Army service

Davis trained at the Preparedness Movement Citizens' Military Training Camp in 1915. From 1916 to 1917 he toured Europe as part of the Rockefeller War Relief Board. With war declared Davis enlisted as a private in the Missouri National Guard and was commissioned in August 1917[4].

Going to France, Davis was promoted to Major and became adjutant of the 69th Infantry Brigade of the 35th Infantry Division. During this period he was awarded the Distinguished Service Cross[5]. After the war he was a Colonel in the Army Reserves.

In 1942 Davis was the first and only Director General of the short lived Army Specialist Corps[6]. On the disbandment of the unit became an advisor with the rank of Major General[7].

Personal life

His first wife, Helen Brooks, whom he married in 1905, died in 1932.[8] He married Pauline Sabin in 1936. He wintered in Florida from 1933 until his death, living at Meridian Plantation, near Tallahassee.[9]

Death

Davis died at his home in Washington, D.C. on November 28, 1945, after a six-month illness.[8][10]

Legacy

His daughter Alice Brooks Davis was married to the British Ambassador to the United States Sir Roger Makins. Another daughter, Cynthia Davis, was married to banker William McChesney Martin, Jr, the longest-serving Federal Reserve director (1951-1970) who served under five presidents (Truman to Nixon).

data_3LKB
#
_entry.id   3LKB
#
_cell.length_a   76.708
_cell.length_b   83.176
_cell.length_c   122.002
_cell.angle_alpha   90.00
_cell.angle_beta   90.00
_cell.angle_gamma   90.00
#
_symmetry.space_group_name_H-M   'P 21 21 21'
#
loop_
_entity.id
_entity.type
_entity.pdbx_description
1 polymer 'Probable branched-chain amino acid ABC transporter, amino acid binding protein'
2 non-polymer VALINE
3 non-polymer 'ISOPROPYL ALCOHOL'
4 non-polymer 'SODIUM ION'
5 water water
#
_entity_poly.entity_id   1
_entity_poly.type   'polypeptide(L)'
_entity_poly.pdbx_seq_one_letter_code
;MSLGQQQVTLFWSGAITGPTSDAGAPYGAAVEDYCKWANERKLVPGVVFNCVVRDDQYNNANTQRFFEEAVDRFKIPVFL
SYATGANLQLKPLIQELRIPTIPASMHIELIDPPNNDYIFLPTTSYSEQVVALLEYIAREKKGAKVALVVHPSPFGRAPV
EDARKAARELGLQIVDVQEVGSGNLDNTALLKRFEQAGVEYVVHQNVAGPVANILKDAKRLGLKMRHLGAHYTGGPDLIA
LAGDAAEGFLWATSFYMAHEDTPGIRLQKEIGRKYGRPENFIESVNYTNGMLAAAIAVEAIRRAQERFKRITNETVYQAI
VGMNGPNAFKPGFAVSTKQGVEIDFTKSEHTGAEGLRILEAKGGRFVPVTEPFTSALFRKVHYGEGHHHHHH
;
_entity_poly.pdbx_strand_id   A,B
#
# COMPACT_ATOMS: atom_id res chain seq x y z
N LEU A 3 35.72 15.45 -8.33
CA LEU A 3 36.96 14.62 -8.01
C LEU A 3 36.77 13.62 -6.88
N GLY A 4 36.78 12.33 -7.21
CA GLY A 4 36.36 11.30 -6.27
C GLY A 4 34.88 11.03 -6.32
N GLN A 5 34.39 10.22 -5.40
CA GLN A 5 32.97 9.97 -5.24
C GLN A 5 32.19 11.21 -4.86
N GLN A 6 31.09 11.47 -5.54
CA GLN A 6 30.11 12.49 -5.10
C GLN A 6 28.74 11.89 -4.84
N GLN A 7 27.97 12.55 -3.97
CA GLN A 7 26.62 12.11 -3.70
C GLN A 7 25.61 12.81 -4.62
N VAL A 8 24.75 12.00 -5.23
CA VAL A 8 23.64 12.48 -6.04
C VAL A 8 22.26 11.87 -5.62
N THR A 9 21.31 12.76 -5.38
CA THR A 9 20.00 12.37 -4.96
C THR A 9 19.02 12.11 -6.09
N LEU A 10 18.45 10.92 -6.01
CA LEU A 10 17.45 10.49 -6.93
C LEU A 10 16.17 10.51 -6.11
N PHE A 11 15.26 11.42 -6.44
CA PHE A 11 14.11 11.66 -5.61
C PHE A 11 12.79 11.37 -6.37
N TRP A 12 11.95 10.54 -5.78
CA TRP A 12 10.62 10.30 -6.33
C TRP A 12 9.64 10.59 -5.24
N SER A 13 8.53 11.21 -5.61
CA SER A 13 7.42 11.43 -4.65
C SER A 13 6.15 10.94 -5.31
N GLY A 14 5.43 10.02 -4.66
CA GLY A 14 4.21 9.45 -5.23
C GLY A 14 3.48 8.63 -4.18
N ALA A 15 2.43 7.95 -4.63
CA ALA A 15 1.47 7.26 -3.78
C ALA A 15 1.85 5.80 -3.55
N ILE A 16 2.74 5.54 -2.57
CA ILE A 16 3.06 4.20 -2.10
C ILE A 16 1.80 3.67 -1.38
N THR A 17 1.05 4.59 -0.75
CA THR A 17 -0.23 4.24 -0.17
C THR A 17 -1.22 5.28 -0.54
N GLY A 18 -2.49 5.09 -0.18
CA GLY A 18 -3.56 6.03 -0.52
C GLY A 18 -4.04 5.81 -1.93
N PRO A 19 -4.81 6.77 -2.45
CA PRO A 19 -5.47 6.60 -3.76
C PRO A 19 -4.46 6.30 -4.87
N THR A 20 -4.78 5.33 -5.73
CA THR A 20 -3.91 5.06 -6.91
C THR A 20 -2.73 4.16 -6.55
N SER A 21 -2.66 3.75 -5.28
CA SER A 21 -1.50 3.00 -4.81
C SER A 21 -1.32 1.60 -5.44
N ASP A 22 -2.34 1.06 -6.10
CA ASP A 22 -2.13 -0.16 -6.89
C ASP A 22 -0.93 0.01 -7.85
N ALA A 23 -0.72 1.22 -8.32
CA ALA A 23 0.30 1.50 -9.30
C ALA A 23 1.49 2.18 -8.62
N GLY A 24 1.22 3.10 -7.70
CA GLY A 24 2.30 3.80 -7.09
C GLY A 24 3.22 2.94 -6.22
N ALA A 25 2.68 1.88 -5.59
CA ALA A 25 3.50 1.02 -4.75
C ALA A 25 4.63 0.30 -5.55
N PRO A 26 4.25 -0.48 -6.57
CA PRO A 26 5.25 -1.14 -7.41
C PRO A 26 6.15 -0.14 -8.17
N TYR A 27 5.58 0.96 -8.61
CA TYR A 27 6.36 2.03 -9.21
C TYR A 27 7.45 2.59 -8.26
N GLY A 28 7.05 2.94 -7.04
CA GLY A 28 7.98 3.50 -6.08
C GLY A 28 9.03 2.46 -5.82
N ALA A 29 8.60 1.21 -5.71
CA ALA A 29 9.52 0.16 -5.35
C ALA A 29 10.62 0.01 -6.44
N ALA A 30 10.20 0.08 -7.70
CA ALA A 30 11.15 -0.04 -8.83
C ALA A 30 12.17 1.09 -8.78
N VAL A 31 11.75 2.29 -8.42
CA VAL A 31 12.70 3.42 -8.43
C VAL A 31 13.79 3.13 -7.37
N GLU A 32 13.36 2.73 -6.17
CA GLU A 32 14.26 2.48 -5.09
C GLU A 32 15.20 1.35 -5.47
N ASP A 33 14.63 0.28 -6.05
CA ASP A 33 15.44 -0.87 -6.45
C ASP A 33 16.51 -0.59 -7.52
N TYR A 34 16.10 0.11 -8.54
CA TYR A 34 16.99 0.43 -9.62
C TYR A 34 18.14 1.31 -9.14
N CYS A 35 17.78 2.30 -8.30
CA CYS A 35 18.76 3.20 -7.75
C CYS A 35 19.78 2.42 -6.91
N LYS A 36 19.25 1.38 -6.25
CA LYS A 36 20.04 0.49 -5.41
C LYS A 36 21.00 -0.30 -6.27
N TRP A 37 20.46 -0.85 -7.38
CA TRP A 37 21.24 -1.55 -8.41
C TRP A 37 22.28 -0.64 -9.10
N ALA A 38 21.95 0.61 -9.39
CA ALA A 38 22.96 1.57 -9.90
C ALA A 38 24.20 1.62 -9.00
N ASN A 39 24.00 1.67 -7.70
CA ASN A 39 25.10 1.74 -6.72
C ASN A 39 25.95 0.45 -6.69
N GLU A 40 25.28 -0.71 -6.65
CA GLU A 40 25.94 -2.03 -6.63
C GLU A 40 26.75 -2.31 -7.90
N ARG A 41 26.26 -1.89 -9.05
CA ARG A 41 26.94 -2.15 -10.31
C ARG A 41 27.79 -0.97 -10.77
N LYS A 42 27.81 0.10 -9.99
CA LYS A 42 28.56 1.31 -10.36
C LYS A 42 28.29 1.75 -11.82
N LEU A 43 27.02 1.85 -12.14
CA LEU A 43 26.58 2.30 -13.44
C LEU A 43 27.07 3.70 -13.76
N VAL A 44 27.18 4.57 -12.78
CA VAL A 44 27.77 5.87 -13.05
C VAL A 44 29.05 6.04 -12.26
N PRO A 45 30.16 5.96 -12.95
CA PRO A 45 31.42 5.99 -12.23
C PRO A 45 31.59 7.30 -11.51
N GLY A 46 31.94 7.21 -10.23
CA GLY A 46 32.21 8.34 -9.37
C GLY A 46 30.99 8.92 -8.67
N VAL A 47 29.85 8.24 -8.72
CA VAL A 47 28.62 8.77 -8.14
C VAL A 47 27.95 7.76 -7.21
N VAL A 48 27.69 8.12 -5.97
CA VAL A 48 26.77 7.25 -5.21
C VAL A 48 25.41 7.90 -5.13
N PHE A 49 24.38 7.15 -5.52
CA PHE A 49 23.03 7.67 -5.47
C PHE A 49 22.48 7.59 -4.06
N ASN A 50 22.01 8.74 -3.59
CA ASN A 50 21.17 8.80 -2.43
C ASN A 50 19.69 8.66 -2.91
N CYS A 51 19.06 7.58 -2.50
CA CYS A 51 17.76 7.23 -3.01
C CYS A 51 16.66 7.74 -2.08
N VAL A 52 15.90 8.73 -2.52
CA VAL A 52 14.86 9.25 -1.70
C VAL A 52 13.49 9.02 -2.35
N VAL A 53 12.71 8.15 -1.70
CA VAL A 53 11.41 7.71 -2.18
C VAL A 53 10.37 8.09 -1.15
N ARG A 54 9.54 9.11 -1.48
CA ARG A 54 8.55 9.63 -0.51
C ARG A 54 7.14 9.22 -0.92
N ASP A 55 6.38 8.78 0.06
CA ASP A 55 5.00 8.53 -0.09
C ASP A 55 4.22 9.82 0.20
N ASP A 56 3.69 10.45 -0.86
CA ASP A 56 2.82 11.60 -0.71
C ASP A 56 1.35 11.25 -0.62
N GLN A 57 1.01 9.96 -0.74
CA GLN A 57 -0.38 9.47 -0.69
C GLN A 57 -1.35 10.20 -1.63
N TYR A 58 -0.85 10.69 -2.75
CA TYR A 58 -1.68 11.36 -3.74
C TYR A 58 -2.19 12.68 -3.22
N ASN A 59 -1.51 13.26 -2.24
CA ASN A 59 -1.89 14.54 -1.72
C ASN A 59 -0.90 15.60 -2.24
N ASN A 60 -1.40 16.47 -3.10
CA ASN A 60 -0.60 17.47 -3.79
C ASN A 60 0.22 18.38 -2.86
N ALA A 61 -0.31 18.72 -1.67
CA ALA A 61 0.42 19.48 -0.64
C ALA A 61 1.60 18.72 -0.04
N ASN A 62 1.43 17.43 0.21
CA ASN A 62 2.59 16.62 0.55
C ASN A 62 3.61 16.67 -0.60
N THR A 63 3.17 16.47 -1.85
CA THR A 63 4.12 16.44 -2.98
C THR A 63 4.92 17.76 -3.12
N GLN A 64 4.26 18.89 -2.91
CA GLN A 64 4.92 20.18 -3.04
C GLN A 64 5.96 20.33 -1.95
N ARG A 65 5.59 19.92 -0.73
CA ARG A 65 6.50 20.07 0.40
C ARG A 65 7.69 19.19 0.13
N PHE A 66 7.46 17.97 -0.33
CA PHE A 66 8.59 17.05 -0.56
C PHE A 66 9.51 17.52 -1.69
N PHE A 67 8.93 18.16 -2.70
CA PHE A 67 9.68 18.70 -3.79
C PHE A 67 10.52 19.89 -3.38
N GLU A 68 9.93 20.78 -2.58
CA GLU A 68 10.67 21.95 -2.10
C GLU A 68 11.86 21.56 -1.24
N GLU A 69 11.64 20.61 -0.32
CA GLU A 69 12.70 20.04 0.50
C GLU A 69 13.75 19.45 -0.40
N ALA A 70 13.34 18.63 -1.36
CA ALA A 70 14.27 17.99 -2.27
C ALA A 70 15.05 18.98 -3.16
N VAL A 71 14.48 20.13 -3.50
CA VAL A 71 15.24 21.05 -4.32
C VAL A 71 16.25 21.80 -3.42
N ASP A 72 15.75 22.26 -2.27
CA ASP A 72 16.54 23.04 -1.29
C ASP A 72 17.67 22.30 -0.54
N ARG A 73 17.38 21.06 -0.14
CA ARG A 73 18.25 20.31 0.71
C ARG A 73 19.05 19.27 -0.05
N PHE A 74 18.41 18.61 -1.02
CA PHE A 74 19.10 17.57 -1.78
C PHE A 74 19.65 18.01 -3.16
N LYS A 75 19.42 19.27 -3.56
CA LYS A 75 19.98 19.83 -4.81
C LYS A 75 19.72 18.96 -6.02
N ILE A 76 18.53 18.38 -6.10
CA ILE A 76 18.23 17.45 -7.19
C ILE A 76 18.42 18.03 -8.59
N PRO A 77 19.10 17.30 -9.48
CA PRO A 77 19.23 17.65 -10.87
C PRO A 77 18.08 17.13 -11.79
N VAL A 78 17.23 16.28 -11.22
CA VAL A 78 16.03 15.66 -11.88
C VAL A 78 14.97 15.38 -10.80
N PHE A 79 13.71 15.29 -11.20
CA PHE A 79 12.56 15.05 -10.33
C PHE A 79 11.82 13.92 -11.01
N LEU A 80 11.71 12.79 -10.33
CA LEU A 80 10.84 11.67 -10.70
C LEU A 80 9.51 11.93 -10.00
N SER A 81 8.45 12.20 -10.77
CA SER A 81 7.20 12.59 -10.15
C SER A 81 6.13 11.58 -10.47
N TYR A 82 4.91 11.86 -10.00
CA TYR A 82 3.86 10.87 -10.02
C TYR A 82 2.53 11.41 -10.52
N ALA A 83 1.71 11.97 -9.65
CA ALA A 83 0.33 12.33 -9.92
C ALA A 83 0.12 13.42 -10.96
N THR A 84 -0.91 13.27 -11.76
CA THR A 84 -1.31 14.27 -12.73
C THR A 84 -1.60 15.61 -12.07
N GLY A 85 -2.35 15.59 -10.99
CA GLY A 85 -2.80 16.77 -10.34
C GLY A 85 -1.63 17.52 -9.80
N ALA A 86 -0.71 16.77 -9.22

Davis was honored with a star on the St. Louis Walk of Fame.[11]

References

  1. ^ "Dwight Filley Davis Family Tree". 
  2. ^ "Chauncey Ives Filley biography". 
  3. ^ "Dwight F. Davis Olympic Results". sports-reference.com. Archived from the original on 2014-02-01. Retrieved 2014-01-27. 
  4. ^ p. 94 Sobel, Robert Biographical Directory of the United States Executive Branch, 1774-1989 Greenwood Publishing Group, 1990
  5. ^ http://www.arlingtoncemetery.net/dfdavis.htm
  6. ^ p. 96 Specialist Corps Formed Popular Science October 1942
  7. ^ p. 94 Sobel, Robert Biographical Directory of the United States Executive Branch, 1774-1989 Greenwood Publishing Group, 1990
  8. ^ a b Political Graveyard Genealogies
  9. ^ "Davis Cup has local tie". Tallahassee Democrat, 6 December 2007: 3C
  10. ^ "Dwight Davis Dies. War Ex-Secretary. Member of Coolidge's Cabinet. First Soldier to Hold Post Since '69. New Deal Foe. Donor Of The Tennis Cup. Former Champion Himself, He Created International Trophy. Hero of First World War. Succeeded John W. Weeks. Twice Double Champion. Sold Progress in Philippines". The New York Times. Associated Press. 
  11. ^ St. Louis Walk of Fame. "St. Louis Walk of Fame Inductees". stlouiswalkoffame.org. Retrieved 25 April 2013. 

External links

  • Media related to Dwight F. Davis at Wikimedia Commons
  • Dwight F. Davis at the Davis Cup
  • International Tennis Hall of Fame profile
Political offices
Preceded by
John W. Weeks
U.S. Secretary of War
Served under: Calvin Coolidge

October 14, 1925 – March 4, 1929
Succeeded by
James W. Good
Government offices
Preceded by
Eugene Allen Gilmore
Governor-General of the Philippines
1929–1932
Succeeded by
Theodore Roosevelt, Jr.
Awards and achievements
Preceded by
Plutarco Calles
Cover of Time Magazine
15 December 1924
Succeeded by
Alfonso XIII of Spain